Business travelers know anonymous transitional places, lackluster train stations, generic airports, and an endless succession of bland hotels that blend one into another. Not the Millenium Hilton. This New York City hotel, severely damaged during the events of Sept. 11, 2001, has redefined itself as a sophisticated respite for travelers and a popular hot spot for natives. And even more dramatic, this striking change was done on a tight budget.
“During September 11th, 1,200 panes of glass were blown out and four to five inches of dust covered the floors,” says Paul David Taylor, president, Stonehill & Taylor Architects PC, New York City. This well-known hotel was designed to resemble the black monolith in Stanley Kubrick’s film, 2001. The facility was closed for a year during the extensive cleaning process.
Reminiscent of a stately gentlemen’s club, the narrow lobby was dark and cavernous. Interior design firm Brennan Beer Gorman Monk/Interiors recast the 30- by 125-foot lobby as a cozy, cosmopolitan lounge with topiaries and translucent light fixtures. The guest registration is centrally located and inviting. A large painting was carefully restored and returned to its home over the registration desk.
The lobby’s original exotic rosewood panels were refinished and reorganized in the newly designed space for a rich, warm look. “There are echoes of the past in this contemporary design,” says Taylor.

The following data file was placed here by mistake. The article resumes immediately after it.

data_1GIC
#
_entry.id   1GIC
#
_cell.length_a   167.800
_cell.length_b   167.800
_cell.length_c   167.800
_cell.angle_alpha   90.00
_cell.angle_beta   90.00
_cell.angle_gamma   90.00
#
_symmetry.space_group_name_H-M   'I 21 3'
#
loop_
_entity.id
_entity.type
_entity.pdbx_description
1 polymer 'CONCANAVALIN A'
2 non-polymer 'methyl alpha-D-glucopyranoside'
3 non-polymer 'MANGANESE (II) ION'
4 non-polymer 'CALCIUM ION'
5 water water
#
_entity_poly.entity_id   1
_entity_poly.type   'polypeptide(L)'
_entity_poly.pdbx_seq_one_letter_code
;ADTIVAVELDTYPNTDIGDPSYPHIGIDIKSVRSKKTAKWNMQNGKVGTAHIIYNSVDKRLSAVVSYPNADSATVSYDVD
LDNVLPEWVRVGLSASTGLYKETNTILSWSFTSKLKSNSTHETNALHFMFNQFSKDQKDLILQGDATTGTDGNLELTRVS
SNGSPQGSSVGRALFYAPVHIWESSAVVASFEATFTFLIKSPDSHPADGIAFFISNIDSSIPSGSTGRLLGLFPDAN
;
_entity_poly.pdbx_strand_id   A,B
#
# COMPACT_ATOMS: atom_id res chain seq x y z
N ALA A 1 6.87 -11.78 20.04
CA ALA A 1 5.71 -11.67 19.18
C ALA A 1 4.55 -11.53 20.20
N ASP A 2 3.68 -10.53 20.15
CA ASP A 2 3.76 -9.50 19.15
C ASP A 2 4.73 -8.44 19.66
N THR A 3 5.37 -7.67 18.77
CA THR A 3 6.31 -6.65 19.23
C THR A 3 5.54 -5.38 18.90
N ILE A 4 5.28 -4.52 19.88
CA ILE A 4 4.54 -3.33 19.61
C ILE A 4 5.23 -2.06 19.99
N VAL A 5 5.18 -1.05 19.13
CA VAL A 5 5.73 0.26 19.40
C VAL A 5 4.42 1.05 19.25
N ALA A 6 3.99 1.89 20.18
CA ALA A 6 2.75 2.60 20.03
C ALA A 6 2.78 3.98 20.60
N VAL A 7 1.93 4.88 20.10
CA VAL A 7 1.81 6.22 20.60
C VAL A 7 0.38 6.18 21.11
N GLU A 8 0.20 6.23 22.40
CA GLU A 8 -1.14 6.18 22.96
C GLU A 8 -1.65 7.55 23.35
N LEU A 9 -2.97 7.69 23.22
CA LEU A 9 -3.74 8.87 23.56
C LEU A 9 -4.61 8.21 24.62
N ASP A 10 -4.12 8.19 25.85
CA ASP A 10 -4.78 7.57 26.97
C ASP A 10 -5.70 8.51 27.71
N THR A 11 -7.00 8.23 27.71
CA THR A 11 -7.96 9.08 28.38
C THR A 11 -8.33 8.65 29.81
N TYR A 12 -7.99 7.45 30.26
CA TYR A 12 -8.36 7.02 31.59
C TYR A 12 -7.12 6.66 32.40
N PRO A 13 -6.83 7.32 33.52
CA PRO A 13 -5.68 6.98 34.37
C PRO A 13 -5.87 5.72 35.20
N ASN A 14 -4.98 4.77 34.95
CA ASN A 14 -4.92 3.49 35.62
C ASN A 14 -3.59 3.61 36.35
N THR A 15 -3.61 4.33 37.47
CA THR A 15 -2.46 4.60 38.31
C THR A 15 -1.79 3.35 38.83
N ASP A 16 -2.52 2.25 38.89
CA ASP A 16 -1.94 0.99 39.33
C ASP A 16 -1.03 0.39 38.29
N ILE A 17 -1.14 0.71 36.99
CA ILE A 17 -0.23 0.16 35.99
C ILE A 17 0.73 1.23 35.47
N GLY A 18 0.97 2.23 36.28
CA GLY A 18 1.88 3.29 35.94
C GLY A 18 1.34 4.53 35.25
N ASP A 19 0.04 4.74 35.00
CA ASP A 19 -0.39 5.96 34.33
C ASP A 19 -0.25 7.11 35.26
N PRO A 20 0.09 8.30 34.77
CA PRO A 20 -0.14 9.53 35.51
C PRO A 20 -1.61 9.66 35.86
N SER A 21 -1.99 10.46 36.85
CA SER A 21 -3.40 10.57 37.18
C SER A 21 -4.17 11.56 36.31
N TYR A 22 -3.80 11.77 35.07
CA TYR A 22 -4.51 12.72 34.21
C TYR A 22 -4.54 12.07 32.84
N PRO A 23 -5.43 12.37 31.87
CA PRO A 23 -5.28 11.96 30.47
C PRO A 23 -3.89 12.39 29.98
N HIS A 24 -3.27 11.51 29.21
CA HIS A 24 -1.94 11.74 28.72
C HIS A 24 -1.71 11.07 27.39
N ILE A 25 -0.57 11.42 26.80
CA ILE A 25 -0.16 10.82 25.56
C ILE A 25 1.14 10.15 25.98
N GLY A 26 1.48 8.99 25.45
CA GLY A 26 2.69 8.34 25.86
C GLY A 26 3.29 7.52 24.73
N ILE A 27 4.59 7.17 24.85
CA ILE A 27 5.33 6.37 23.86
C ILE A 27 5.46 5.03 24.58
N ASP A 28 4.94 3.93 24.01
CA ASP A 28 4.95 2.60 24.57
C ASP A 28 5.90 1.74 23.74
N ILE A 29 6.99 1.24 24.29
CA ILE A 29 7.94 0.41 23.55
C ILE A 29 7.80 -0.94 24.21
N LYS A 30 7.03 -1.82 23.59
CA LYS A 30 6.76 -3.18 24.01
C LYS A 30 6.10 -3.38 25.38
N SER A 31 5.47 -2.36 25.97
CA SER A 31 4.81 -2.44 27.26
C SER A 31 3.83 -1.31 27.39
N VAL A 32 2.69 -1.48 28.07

The concierge and bar area were flipped so that bar patrons can take advantage of the generous windows. With the clever moniker “Liquid Assets,” the bar has increased its revenue by a phenomenal 1,600 percent since its relocation. “This space proves that design sells,” says Taylor. Slim panels define the lounge/bar space from the registration area, while the curtain sheers, small-scale seating, and amber glow from the square wall sconces add to the bar’s intimate appearance.
Before the modernization, the hotel featured three small, under-used restaurants on its third floor. “We had the restaurants because it was expected in a hotel. Now, we have something truly special,” says Jan Larsen, general manager at the Millenium Hilton. The hotel demolished the small restaurants and created a new 133-seat dining space. Adds Larsen, “Now, the setting is an amenity instead of just part of the package.”